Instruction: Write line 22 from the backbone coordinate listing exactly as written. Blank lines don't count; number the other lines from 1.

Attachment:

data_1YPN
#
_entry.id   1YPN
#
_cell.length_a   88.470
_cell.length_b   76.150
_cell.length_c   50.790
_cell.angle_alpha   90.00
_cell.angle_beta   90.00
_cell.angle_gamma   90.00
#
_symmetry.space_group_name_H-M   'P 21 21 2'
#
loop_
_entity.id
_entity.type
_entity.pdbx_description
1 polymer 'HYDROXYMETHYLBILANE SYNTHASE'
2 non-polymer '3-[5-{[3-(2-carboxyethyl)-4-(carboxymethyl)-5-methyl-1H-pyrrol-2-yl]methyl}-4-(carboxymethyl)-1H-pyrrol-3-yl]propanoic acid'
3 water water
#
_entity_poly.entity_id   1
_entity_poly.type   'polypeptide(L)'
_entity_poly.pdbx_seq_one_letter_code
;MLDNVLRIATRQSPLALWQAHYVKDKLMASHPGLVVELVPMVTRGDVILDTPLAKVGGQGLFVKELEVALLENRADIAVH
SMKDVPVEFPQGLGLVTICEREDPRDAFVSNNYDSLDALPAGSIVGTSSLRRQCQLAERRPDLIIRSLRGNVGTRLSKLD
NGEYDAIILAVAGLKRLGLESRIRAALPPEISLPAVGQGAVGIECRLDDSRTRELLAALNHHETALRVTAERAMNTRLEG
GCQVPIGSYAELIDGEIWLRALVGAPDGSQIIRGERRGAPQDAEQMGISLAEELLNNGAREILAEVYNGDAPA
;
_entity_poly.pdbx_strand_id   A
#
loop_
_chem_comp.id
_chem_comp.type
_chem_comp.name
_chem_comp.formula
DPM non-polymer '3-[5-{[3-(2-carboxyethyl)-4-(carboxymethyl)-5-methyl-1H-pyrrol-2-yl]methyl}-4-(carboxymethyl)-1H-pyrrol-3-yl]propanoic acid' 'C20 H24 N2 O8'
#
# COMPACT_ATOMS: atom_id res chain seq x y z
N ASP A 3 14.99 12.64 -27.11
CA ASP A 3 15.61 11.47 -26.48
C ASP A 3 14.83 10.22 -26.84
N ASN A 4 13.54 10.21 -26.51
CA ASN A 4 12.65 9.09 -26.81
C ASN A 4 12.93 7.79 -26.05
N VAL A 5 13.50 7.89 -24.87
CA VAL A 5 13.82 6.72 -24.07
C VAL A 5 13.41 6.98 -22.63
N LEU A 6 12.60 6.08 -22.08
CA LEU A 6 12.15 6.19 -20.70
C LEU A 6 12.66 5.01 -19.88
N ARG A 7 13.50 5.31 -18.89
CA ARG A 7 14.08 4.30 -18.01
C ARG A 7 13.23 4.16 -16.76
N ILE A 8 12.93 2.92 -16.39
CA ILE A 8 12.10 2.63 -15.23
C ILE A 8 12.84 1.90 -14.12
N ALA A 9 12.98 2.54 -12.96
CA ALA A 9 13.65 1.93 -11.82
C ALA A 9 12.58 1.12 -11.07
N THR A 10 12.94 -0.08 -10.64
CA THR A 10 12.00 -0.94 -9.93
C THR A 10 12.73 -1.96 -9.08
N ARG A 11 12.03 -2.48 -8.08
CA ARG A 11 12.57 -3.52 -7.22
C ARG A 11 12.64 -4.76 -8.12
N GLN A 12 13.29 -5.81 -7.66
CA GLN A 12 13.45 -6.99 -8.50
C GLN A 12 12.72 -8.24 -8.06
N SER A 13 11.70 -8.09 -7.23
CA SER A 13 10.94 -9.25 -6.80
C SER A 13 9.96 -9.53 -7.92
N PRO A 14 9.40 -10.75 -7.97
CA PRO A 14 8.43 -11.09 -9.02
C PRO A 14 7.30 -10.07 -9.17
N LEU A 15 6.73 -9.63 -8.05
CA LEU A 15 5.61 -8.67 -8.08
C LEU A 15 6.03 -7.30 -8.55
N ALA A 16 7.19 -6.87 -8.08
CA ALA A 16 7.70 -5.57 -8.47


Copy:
_entity_poly.entity_id   1